Sites of origin of oral cavity cancer in nonsmokers vs smokers: Possible Evidence of Dental Trauma Carcinogenesis and Its Importance Compared with Human Papillomavirus

Perry, Brendan J, Zammit, Andrew P, Lewandowski, Andrew W, Bashford, Julia J, Dragovic, Adrian S, Perry, Emily J, Hayatbakhsh, Reza and Perry, Christopher F. L (2015) Sites of origin of oral cavity cancer in nonsmokers vs smokers: Possible Evidence of Dental Trauma Carcinogenesis and Its Importance Compared with Human Papillomavirus. JAMA Otolaryngology - Head and Neck Surgery, 141 1: 5-11. doi:10.1001/jamaoto.2014.2620

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Author Perry, Brendan J
Zammit, Andrew P
Lewandowski, Andrew W
Bashford, Julia J
Dragovic, Adrian S
Perry, Emily J
Hayatbakhsh, Reza
Perry, Christopher F. L
Title Sites of origin of oral cavity cancer in nonsmokers vs smokers: Possible Evidence of Dental Trauma Carcinogenesis and Its Importance Compared with Human Papillomavirus
Journal name JAMA Otolaryngology - Head and Neck Surgery   Check publisher's open access policy
ISSN 2168-6181
2168-619X
Publication date 2015-01
Year available 2015
Sub-type Article (original research)
DOI 10.1001/jamaoto.2014.2620
Open Access Status File (Publisher version)
Volume 141
Issue 1
Start page 5
End page 11
Total pages 7
Place of publication Chicago, United States
Publisher American Medical Association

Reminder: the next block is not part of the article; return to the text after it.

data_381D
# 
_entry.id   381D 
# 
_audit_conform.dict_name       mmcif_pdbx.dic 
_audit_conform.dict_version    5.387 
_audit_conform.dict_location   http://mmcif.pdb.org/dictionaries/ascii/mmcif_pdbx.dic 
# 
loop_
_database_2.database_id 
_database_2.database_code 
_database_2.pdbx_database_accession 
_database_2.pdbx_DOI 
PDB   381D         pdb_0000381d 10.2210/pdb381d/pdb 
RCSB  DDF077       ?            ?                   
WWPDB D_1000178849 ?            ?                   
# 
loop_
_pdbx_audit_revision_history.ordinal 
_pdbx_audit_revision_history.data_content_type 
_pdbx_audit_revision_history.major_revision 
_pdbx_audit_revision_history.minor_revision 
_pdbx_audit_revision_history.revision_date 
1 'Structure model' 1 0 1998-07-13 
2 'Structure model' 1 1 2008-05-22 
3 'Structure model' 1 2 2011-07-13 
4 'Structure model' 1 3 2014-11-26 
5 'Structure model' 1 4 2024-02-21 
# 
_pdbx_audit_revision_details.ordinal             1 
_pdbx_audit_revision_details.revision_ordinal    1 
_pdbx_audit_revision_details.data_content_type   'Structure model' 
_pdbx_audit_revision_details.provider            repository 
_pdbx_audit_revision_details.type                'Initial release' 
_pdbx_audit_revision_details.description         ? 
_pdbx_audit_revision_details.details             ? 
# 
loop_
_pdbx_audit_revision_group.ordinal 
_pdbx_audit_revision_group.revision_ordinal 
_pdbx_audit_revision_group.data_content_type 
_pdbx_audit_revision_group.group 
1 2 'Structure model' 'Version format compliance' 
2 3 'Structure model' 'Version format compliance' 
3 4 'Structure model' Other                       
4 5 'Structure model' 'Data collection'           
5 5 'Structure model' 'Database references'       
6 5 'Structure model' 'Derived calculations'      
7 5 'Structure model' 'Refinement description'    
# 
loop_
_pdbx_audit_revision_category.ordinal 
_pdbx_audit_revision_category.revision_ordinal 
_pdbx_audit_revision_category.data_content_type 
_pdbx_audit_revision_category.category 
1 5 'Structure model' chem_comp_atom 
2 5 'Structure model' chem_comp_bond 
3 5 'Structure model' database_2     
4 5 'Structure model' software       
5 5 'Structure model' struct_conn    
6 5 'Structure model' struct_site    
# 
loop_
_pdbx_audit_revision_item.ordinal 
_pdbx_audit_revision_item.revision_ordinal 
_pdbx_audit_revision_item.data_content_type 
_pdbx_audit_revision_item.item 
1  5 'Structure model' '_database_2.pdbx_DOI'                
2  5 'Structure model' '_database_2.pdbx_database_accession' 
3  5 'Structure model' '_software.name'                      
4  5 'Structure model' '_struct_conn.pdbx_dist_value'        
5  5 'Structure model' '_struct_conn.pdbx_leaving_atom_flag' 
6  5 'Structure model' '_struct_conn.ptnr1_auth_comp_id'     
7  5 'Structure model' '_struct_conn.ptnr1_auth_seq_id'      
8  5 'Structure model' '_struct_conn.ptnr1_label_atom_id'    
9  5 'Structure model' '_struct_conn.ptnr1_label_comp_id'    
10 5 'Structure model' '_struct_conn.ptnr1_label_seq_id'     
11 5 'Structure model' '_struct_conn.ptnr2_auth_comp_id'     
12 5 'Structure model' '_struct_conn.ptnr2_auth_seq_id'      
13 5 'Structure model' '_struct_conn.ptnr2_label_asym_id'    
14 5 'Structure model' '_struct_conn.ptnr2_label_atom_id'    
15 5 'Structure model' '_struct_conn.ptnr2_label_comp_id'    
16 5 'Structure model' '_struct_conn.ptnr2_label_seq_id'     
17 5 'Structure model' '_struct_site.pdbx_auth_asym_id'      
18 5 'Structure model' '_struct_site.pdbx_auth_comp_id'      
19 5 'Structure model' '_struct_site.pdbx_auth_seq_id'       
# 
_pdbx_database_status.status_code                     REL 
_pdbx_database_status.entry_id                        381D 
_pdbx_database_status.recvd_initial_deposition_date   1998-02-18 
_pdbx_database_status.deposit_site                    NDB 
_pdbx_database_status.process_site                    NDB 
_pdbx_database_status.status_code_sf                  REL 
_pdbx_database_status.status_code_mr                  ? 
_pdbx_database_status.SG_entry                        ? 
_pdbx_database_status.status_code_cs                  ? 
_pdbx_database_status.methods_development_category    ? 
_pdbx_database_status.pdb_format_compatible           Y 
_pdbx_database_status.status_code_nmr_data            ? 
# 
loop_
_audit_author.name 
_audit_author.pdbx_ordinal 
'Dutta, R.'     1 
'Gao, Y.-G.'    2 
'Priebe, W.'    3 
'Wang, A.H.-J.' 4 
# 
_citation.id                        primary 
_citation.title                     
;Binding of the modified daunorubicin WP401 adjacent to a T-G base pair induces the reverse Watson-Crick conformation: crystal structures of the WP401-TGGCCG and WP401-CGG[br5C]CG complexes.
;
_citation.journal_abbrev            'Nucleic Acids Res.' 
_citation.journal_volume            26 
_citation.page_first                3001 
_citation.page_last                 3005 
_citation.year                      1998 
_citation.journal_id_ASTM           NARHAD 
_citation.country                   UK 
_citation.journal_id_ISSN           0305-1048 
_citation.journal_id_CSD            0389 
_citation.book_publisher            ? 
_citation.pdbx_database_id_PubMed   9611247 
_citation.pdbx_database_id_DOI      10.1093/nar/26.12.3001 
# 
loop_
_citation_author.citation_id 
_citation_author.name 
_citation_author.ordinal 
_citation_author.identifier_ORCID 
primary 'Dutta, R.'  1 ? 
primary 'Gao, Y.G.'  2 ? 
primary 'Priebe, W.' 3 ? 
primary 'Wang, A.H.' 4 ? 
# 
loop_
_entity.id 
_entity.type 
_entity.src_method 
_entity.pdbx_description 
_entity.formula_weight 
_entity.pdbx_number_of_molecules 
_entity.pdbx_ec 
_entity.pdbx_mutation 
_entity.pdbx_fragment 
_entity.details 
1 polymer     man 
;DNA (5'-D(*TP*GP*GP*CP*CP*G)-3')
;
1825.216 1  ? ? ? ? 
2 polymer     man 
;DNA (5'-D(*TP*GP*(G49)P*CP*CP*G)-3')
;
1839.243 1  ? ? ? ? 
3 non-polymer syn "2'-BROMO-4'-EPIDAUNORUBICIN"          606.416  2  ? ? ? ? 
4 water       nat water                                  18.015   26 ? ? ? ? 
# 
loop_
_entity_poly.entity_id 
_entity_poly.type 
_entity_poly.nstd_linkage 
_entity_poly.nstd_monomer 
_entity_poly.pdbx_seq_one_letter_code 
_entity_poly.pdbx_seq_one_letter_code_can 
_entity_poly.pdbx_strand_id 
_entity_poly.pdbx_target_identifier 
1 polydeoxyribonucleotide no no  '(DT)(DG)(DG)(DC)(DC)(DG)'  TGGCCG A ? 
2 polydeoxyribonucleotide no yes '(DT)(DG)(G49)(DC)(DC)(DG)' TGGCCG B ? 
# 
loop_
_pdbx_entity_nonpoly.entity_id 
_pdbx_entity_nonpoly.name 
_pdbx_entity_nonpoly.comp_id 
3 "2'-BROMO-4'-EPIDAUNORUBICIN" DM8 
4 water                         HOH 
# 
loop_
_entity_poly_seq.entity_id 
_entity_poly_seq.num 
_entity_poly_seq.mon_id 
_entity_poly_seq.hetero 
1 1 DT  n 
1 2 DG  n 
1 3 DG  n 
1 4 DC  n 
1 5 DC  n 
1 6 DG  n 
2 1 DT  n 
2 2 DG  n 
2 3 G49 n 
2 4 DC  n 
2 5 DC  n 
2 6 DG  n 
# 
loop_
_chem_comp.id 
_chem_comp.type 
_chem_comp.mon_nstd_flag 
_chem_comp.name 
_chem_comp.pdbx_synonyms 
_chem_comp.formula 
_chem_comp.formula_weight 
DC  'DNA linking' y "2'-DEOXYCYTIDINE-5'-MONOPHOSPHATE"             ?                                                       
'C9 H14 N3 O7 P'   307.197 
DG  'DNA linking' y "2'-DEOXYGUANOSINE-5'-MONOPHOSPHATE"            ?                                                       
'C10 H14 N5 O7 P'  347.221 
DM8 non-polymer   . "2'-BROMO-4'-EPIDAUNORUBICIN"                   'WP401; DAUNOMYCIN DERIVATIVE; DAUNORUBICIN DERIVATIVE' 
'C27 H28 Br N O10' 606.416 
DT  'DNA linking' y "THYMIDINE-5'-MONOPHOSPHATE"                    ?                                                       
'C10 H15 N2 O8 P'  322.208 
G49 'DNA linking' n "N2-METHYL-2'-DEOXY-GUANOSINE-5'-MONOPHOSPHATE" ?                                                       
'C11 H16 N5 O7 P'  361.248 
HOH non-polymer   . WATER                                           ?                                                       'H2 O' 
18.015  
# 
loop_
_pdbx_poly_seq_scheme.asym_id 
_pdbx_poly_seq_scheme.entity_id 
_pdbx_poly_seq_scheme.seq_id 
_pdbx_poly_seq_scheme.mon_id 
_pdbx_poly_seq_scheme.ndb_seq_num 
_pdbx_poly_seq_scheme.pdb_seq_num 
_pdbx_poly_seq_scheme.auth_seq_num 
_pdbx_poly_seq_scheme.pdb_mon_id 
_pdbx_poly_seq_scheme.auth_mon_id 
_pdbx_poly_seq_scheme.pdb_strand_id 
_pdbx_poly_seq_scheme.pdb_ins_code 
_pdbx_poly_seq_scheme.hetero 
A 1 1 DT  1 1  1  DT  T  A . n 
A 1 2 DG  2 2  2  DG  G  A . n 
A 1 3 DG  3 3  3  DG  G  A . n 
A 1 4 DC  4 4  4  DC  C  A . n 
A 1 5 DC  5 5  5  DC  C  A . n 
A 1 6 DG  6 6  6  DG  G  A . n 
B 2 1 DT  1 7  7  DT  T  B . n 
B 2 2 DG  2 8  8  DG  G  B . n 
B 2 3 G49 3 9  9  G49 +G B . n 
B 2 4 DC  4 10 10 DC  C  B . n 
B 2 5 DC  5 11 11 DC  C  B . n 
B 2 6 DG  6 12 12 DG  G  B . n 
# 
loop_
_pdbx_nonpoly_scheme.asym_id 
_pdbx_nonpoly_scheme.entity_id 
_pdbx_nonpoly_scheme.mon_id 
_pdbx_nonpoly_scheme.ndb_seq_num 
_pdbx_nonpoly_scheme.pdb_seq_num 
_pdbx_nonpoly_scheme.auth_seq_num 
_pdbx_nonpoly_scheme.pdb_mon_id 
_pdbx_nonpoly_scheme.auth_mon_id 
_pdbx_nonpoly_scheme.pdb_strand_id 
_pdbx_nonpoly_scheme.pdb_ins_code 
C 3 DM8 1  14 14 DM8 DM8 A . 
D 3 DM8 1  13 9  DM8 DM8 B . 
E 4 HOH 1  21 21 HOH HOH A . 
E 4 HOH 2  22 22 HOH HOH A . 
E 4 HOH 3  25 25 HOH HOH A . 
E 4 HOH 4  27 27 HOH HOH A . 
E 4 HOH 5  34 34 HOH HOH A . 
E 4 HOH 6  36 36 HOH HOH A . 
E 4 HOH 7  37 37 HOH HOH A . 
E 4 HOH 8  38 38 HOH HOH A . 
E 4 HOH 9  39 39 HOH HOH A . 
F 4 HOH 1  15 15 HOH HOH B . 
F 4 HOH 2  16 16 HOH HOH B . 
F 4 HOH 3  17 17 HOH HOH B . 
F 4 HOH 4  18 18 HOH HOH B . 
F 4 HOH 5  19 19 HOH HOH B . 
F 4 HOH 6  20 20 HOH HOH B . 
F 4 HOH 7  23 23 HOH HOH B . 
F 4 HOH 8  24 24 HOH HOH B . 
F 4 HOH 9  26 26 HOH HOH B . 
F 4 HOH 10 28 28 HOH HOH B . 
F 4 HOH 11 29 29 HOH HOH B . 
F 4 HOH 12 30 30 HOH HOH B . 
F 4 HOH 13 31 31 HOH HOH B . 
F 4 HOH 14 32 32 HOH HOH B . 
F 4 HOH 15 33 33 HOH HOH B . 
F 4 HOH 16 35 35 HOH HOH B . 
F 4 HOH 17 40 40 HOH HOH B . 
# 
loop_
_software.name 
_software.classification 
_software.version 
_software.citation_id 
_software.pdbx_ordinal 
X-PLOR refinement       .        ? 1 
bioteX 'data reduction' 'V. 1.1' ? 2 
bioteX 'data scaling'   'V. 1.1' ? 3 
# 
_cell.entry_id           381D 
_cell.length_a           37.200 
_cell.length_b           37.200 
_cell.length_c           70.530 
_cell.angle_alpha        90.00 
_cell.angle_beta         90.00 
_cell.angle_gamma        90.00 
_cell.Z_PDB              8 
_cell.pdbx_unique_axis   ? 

Collection year 2016
Language eng
Formatted abstract
Importance The relatively high and possibly rising incidence of mouth squamous cell carcinoma in nonsmokers, especially women, without obvious cause has been noted by previous authors. Is chronic dental trauma and irritation a carcinogen, and what is its importance compared with human papillomavirus (HPV) oropharyngeal cancer in nonsmokers?

Objective To determine whether oral cavity cancers occurred more commonly at sites of dental trauma and how the position of these cancers varied between nonsmokers lacking major identified carcinogens and smokers. If these cancers occurred more frequently at sites of chronic trauma, especially in nonsmokers, it would suggest chronic dental trauma as a possible carcinogen.

Design, Setting, and Participants A retrospective analysis of 881 patients with oral cavity or oropharyngeal cancers seen through a tertiary referral hospital between 2001 and 2011 was performed.

Main Outcomes and Measures Patient medical records were analyzed to determine the location of the tumor within the oral cavity and oropharynx and how it relates to patient demographics, smoking and alcohol histories, and comorbidities. Dental histories were also sought, including use of dentures.

Results
Nonsmokers comprised 87 of 390 patients with mouth cancer (22%) and 48 of 334 patients with oropharyngeal cancer (14%). Female nonsmoking patients included 53 with oral cancer (61%) but only 12 with oropharyngeal squamous cell carcinoma (25%). Oral cancers occurred on the lateral tongue, a potential site of chronic dental trauma, in 57 nonsmokers (66%) compared with 107 smokers/ex-smokers (33%) (P < .001). Gingival and floor of mouth lesions occurred in older patients, possibly from chronic denture rubbing. Twenty-six patients had dental abnormalities recorded in close proximity to where their tumor developed.

Conclusions and Relevance Oral cavity cancers occur predominantly at sites of potential dental and denture trauma, especially in nonsmokers without other risk factors. Recognizing teeth irritation as a potential carcinogen would have an impact on prevention and treatment strategies.
Q-Index Code C1
Q-Index Status Confirmed Code
Institutional Status UQ

Document type: Journal Article
Sub-type: Article (original research)
Collections: Mater Research Institute-UQ (MRI-UQ)
Official 2016 Collection
School of Public Health Publications
School of Medicine Publications
 
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